The Savannah Way

Leaving Kakadu marked the start of our trip across the Savannah Way. This is a series of roads that lead you from Broome all the way to Cairns. There are a few different routes you can take and we planned to stick to the gravel roads that ran as close to the Gulf of Carpentaria as much as possible.

On our way to Katherine for the night we stopped at Edith Falls. We would have liked to stay at the campground at the falls but unfortunately it was already full when we arrived at lunchtime. So instead we made a few sangas before beginning the walk up to the falls.


Edith Falls

The falls were lovely however we couldn’t help but feel a little underwhelmed after all the amazing places we had been on the Gibb River Road and Kakadu.  The crowds of people everywhere probably didn’t help the situation much either. It reminded me a little of Litchfield National Park. Beautiful but too crowded for those of us who enjoy a little personal space and tranquility! To top it all off I slipped on a rock on the way down from the falls and hit my knee on another rock, leaving it bruised and sore but, thankfully, that was all.  Nothing a bag of frozen veges out of the freezer couldn’t fix!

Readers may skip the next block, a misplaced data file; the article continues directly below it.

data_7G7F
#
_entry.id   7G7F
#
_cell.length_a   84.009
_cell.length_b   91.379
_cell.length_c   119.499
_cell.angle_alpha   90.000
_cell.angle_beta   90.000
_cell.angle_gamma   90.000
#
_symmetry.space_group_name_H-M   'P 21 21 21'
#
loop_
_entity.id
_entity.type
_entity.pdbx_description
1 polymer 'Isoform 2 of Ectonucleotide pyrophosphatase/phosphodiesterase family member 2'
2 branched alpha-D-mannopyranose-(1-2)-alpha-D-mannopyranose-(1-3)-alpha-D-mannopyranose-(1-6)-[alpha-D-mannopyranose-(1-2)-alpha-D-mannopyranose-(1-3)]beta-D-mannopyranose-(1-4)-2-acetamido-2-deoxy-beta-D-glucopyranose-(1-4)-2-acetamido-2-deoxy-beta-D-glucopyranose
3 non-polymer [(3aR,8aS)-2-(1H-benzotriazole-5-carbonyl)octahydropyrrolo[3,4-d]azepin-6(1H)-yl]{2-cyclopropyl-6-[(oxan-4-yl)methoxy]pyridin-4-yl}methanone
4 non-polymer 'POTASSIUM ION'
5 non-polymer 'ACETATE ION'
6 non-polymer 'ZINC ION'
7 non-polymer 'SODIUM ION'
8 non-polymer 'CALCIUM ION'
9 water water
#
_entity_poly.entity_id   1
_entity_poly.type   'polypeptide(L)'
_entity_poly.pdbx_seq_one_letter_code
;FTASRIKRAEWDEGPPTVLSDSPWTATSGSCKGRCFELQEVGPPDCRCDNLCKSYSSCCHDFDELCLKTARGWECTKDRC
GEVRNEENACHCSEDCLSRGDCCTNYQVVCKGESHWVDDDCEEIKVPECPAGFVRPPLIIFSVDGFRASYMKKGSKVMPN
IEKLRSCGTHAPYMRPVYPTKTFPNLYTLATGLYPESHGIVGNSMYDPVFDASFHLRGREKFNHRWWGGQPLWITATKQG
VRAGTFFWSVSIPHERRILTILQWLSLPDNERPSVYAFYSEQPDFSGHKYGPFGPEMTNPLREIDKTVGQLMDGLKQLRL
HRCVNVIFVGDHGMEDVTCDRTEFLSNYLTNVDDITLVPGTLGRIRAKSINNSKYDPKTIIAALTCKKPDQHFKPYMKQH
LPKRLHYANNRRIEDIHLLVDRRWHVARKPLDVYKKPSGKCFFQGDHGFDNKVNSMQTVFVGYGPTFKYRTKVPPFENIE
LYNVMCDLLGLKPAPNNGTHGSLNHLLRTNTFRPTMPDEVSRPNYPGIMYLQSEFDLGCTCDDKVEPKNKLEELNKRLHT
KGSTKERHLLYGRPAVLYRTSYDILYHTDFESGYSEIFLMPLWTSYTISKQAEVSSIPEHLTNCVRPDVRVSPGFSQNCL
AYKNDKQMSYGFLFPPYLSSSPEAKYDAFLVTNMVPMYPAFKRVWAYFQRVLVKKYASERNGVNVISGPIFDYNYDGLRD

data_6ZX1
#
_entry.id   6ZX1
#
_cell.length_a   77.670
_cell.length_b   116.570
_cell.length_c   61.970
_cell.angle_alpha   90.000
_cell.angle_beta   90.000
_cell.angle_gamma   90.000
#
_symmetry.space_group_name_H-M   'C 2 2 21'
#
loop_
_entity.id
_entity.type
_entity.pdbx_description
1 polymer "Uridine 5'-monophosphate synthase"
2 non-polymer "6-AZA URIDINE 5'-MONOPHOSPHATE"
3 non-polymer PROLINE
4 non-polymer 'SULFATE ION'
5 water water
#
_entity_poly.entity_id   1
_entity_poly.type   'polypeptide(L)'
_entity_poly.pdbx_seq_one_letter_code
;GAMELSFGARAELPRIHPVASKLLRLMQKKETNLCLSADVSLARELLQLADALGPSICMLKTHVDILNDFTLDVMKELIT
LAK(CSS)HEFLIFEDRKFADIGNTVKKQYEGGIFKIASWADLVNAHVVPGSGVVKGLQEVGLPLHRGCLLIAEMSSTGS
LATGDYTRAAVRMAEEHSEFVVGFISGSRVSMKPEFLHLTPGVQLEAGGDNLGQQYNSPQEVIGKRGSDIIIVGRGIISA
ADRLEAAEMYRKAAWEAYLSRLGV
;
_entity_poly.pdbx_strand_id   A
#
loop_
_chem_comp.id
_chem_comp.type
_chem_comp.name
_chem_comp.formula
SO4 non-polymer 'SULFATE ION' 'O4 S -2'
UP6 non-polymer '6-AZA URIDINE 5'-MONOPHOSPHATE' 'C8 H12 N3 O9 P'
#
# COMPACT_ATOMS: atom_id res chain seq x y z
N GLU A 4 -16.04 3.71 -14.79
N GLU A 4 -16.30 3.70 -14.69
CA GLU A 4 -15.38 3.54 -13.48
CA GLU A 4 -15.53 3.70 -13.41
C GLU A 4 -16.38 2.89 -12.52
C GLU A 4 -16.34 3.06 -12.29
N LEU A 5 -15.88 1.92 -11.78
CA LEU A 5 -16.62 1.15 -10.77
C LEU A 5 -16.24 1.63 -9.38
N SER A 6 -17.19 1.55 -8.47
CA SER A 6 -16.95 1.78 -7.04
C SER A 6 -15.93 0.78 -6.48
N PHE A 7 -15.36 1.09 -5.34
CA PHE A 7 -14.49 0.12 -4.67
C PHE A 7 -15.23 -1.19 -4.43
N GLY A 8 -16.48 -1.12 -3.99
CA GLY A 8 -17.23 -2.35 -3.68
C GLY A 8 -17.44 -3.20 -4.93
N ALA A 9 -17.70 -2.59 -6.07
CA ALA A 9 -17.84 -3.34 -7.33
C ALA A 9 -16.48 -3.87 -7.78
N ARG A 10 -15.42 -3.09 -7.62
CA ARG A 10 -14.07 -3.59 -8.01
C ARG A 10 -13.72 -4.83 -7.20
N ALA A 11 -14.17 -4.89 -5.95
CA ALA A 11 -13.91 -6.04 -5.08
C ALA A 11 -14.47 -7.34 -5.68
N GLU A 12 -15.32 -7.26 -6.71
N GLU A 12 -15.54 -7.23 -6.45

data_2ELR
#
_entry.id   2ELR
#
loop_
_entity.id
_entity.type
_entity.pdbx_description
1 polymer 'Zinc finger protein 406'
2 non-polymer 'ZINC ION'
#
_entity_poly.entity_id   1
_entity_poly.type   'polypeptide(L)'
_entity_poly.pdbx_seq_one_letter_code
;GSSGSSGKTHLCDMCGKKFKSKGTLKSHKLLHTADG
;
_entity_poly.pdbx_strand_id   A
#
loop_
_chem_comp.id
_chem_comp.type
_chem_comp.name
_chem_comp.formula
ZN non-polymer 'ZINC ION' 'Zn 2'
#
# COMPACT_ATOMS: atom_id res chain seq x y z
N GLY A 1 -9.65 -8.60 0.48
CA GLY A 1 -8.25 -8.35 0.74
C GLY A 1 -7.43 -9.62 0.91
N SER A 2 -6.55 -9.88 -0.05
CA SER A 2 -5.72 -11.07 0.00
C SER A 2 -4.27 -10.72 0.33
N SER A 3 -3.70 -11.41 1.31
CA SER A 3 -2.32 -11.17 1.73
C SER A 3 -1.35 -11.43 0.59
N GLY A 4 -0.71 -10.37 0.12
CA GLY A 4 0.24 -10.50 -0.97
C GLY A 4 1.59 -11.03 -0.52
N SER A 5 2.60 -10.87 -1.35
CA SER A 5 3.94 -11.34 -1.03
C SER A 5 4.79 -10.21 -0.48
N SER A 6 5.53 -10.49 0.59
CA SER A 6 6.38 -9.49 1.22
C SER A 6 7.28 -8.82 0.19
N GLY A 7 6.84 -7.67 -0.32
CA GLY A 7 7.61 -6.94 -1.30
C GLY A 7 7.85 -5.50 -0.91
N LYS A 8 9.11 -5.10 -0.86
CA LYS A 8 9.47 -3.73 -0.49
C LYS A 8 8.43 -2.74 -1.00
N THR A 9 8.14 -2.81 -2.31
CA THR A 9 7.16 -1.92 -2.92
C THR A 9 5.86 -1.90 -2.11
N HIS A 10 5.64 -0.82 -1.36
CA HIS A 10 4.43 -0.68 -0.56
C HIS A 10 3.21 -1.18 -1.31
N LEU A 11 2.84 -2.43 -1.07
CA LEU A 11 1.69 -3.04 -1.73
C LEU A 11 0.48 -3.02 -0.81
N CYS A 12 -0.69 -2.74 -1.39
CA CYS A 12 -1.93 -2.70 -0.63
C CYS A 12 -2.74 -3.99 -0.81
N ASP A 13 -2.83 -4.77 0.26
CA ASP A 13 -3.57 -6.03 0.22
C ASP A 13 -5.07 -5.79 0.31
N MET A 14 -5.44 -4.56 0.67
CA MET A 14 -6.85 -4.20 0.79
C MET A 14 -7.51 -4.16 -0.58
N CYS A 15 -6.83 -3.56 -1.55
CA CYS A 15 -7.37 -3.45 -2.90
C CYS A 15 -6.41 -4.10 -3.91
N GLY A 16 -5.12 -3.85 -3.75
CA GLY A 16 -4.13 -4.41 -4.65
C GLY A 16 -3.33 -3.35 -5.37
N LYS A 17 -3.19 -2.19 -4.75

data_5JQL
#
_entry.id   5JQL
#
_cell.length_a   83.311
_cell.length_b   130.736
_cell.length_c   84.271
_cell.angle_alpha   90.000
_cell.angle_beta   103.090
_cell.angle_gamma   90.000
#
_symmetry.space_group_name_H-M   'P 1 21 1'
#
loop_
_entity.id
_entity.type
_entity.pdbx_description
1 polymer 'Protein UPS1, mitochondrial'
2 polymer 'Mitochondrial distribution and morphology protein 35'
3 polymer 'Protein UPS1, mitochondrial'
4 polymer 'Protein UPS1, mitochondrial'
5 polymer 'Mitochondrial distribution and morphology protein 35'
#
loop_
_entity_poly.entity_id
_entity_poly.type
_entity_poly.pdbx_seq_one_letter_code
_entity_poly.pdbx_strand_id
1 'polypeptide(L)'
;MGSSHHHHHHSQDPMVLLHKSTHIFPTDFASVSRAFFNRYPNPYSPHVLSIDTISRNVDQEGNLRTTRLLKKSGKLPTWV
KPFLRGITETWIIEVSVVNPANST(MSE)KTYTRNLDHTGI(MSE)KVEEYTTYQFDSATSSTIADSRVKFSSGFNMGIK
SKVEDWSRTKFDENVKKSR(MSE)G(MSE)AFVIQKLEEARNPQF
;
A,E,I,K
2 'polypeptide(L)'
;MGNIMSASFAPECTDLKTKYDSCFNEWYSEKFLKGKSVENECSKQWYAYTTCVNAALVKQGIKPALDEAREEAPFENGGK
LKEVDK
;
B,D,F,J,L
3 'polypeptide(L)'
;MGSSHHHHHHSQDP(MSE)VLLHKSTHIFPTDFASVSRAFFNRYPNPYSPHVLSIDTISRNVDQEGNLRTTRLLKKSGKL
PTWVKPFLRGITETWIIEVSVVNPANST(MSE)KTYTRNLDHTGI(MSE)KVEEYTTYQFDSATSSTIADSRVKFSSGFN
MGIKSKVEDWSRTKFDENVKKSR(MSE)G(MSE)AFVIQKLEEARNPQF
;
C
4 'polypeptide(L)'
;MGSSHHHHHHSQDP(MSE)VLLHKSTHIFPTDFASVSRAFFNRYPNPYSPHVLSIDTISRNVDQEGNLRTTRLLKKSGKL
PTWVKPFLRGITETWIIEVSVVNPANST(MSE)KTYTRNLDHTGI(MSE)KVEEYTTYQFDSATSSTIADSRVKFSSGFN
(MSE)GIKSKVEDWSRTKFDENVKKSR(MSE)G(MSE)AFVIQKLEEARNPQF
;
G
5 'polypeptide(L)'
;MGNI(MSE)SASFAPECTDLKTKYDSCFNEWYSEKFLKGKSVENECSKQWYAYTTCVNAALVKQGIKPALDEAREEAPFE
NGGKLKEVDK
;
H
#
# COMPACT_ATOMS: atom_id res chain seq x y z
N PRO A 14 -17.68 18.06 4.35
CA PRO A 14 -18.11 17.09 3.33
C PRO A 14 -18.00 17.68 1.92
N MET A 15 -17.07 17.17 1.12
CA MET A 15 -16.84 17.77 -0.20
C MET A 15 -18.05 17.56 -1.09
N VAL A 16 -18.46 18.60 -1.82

That night we stayed the night in Katherine so we could explore Nitmiluk National Park (Katherine Gorge) the next day.  At the Gorge,  Lockie and Phil did a walk up to the lookout, while Lily, myself and my still sore knee opted for a easier stroll along the banks of the river. There were cruises and canoe hire also available to take you along the gorge but in this instance we opted to save our dollars. The cost of doing all the touristy stuff can really add up after a while.